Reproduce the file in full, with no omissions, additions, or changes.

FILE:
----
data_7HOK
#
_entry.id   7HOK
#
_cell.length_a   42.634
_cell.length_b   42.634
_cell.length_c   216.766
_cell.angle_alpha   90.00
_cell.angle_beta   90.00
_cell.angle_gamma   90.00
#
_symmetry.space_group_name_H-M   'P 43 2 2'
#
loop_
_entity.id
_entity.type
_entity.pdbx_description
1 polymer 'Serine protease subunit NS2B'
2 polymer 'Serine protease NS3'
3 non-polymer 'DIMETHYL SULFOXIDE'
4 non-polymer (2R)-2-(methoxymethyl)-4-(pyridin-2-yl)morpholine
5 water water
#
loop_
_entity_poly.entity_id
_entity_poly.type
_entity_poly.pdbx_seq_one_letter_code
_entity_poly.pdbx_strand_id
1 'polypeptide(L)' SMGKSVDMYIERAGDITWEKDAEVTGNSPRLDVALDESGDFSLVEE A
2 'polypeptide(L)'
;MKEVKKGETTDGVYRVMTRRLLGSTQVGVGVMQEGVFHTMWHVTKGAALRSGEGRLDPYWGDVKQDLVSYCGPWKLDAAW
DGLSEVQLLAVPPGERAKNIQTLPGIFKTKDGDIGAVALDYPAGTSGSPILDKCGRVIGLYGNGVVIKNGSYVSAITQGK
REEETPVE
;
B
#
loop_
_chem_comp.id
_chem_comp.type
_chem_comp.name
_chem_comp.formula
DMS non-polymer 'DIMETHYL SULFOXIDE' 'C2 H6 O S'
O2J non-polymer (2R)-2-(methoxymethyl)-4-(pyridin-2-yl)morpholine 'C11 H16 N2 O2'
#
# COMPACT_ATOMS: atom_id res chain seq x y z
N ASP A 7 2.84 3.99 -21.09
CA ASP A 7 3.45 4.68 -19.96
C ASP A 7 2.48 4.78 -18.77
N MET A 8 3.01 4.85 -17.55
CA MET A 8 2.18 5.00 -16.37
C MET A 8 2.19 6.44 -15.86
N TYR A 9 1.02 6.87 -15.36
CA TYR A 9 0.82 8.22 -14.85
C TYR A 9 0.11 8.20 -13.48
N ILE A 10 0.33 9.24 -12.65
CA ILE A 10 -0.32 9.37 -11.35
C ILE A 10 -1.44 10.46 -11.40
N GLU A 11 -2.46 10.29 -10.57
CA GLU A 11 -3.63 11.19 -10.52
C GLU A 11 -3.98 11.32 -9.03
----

data_7HOK
#
_entry.id   7HOK
#
_cell.length_a   42.634
_cell.length_b   42.634
_cell.length_c   216.766
_cell.angle_alpha   90.00
_cell.angle_beta   90.00
_cell.angle_gamma   90.00
#
_symmetry.space_group_name_H-M   'P 43 2 2'
#
loop_
_entity.id
_entity.type
_entity.pdbx_description
1 polymer 'Serine protease subunit NS2B'
2 polymer 'Serine protease NS3'
3 non-polymer 'DIMETHYL SULFOXIDE'
4 non-polymer (2R)-2-(methoxymethyl)-4-(pyridin-2-yl)morpholine
5 water water
#
loop_
_entity_poly.entity_id
_entity_poly.type
_entity_poly.pdbx_seq_one_letter_code
_entity_poly.pdbx_strand_id
1 'polypeptide(L)' SMGKSVDMYIERAGDITWEKDAEVTGNSPRLDVALDESGDFSLVEE A
2 'polypeptide(L)'
;MKEVKKGETTDGVYRVMTRRLLGSTQVGVGVMQEGVFHTMWHVTKGAALRSGEGRLDPYWGDVKQDLVSYCGPWKLDAAW
DGLSEVQLLAVPPGERAKNIQTLPGIFKTKDGDIGAVALDYPAGTSGSPILDKCGRVIGLYGNGVVIKNGSYVSAITQGK
REEETPVE
;
B
#
loop_
_chem_comp.id
_chem_comp.type
_chem_comp.name
_chem_comp.formula
DMS non-polymer 'DIMETHYL SULFOXIDE' 'C2 H6 O S'
O2J non-polymer (2R)-2-(methoxymethyl)-4-(pyridin-2-yl)morpholine 'C11 H16 N2 O2'
#
# COMPACT_ATOMS: atom_id res chain seq x y z
N ASP A 7 2.84 3.99 -21.09
CA ASP A 7 3.45 4.68 -19.96
C ASP A 7 2.48 4.78 -18.77
N MET A 8 3.01 4.85 -17.55
CA MET A 8 2.18 5.00 -16.37
C MET A 8 2.19 6.44 -15.86
N TYR A 9 1.02 6.87 -15.36
CA TYR A 9 0.82 8.22 -14.85
C TYR A 9 0.11 8.20 -13.48
N ILE A 10 0.33 9.24 -12.65
CA ILE A 10 -0.32 9.37 -11.35
C ILE A 10 -1.44 10.46 -11.40
N GLU A 11 -2.46 10.29 -10.57
CA GLU A 11 -3.63 11.19 -10.52
C GLU A 11 -3.98 11.32 -9.03